Cystic fibrosis is a chronic disease that affects the respiratory and digestive tract. A genetic disease typically diagnosed in childhood, the focus for cystic fibrosis treatment is to manage symptoms in a way that ensures an optimum outcome.
Living with the symptoms of cystic fibrosis as an adult requires a knowledgeable multidisciplinary care team. At The University of Kansas Health System, our cystic fibrosis program has been recognized as a Center of Excellence by the Cystic Fibrosis Foundation in recognition of our skilled doctors and commitment to outstanding care.
What is cystic fibrosis?
Cystic fibrosis is a lifelong condition that requires ongoing treatment and support. The symptoms of cystic fibrosis affect the respiratory tract, digestive tract and even reproductive function. You can only get cystic fibrosis if you carry certain genes from your parents.
Most people are diagnosed with cystic fibrosis in infancy or early childhood. In some cases, symptoms may not be identified as cystic fibrosis until adolescence or adulthood. Because there is currently no cure for cystic fibrosis, adults living with cystic fibrosis focus on effectively managing their symptoms to enjoy a higher quality of life.
Cystic fibrosis symptoms and risks
Often, cystic fibrosis is diagnosed through a screening in infancy before any symptoms are apparent. When symptoms do appear, they can be many and varied:
- Chronic cough that often includes coughing thick mucus
- Greasy stools from undigested fat
- Inability to gain weight
- Increased salt content in sweat
- Intestinal pain, cramping, gas or constipation
- Persistent sinus issues
- Recurrent respiratory tract infections
- Wheezing or other breathing problems
Over time symptoms can improve, worsen or change. For adults with cystic fibrosis whose condition went undiagnosed in childhood, symptoms may be milder.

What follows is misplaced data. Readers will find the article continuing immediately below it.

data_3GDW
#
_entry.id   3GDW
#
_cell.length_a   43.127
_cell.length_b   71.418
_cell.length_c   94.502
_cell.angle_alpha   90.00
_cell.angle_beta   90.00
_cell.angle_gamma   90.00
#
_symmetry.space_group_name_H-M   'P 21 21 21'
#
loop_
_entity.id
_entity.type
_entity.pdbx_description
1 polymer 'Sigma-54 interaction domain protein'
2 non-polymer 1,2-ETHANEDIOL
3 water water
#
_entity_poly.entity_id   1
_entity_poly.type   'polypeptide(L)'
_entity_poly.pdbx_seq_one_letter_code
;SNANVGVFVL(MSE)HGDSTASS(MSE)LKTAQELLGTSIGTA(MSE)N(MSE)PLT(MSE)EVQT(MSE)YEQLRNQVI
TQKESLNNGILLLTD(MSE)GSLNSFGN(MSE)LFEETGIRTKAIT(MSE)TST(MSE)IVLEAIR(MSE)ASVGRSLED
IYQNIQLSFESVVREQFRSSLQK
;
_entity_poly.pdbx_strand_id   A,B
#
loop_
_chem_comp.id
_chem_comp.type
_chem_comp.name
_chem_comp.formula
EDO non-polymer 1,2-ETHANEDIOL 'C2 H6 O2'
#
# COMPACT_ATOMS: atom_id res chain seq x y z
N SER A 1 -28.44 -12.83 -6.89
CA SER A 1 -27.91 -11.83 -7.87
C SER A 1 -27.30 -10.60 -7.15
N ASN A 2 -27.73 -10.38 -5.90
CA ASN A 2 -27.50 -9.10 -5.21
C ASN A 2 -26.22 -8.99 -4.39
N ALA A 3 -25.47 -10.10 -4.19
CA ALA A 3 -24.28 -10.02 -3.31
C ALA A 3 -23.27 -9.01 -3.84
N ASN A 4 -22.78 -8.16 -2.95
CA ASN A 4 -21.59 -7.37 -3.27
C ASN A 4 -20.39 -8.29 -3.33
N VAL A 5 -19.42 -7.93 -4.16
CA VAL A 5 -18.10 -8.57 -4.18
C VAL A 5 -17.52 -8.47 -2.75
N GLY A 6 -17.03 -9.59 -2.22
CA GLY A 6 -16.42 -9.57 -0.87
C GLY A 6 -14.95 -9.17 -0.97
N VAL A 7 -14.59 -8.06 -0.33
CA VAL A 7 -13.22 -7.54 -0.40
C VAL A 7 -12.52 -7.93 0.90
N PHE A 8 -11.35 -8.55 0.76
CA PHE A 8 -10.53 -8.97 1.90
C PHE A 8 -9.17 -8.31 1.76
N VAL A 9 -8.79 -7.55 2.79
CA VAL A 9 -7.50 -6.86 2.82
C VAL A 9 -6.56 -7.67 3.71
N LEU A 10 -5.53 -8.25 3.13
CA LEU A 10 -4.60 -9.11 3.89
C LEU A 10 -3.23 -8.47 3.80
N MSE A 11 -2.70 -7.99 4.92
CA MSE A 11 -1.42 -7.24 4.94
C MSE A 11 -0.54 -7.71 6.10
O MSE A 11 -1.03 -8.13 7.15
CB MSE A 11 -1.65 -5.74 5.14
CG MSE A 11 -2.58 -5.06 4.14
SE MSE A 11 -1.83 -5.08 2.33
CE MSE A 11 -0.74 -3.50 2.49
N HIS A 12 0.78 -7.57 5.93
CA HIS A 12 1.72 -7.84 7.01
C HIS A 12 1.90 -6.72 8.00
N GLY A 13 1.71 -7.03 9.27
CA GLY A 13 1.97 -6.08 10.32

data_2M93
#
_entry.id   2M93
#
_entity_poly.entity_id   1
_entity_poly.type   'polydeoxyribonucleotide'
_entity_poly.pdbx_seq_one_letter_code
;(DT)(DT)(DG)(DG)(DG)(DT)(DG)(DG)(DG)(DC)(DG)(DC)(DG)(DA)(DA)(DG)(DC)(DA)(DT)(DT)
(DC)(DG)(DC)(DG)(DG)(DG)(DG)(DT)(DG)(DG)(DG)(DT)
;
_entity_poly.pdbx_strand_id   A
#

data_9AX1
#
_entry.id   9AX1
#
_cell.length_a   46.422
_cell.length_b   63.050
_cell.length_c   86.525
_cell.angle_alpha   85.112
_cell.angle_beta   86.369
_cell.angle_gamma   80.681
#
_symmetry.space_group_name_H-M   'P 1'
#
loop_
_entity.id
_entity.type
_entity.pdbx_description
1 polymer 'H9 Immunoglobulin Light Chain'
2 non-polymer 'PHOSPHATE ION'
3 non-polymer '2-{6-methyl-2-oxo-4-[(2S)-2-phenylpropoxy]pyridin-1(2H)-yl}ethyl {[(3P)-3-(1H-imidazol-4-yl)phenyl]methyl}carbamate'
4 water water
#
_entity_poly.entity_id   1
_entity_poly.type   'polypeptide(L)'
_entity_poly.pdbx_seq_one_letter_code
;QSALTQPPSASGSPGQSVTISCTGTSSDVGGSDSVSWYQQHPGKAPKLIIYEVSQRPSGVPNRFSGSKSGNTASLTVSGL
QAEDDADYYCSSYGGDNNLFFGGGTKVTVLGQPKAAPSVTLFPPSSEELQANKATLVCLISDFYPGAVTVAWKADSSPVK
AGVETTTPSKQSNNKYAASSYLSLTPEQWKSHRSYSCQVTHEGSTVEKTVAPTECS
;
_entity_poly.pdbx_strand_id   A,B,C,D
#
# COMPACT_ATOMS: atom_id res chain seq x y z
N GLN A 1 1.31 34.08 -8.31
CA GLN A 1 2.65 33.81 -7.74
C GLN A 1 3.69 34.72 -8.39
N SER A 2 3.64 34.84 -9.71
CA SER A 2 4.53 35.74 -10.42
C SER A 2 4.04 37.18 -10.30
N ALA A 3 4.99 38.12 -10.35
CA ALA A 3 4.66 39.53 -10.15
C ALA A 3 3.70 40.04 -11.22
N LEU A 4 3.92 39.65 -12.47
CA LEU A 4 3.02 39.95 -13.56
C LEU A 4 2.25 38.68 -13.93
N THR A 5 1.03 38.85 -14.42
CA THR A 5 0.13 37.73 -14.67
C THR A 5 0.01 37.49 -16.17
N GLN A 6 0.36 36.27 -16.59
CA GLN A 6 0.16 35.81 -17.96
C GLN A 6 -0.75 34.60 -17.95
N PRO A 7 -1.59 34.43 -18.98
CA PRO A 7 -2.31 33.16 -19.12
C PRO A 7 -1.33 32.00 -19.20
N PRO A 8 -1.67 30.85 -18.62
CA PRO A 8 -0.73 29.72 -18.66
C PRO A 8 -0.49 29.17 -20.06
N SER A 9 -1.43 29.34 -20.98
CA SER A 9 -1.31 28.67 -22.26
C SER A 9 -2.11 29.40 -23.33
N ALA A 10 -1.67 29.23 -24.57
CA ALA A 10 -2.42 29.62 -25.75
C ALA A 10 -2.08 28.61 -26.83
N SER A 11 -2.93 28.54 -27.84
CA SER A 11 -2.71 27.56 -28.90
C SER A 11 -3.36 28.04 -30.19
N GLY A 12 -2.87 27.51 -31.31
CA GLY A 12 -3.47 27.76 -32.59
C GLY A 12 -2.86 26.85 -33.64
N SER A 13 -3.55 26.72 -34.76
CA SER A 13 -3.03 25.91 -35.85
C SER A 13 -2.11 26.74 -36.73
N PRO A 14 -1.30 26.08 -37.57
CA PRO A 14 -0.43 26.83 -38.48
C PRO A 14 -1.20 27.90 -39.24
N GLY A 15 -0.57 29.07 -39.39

The primary risk factor of developing cystic fibrosis is having 2 parents who each carry the gene that causes the disease. Only those who inherit the gene from both parents will develop cystic fibrosis. People who inherit the gene from only one parent become carriers of the disease but will not show symptoms themselves.
Cystic fibrosis diagnosis and screening
Today, newborn babies receive cystic fibrosis screening within their first 2 weeks of life. For people who were born before newborn screenings were implemented, other tests may be needed to confirm a cystic fibrosis diagnosis:
- DNA test to confirm a cystic fibrosis diagnosis
- Sweat test to measure the amount of salt present in the sweat
- Tests to evaluate stools for fat absorption
Cystic fibrosis treatment
Living well with cystic fibrosis requires an individualized treatment plan that’s customized to each person’s needs. Your treatment plan will include the support of many different healthcare professionals:
The mission of the adult cystic fibrosis team at The University of Kansas Health System is to grow old with our adult patients by providing outstanding care, educating others regarding cystic fibrosis management and looking for treatments of tomorrow by participating in clinical trials today.
Why choose us for cystic fibrosis treatment
The University of Kansas Health System is a nationally accredited cystic fibrosis care center that cares for both adult and pediatric cystic fibrosis patients. The adult cystic fibrosis clinic was founded in 1993 and was accredited by the Cystic Fibrosis Foundation in 1996.
We have built a cystic fibrosis treatment program of excellence that is focused on patient care. We have grown to become one of the largest cystic fibrosis adult treatment centers in the Midwest region. As the only adult center in the Kansas City metropolitan area, we serve an extensive patient population in western Missouri and eastern Kansas.
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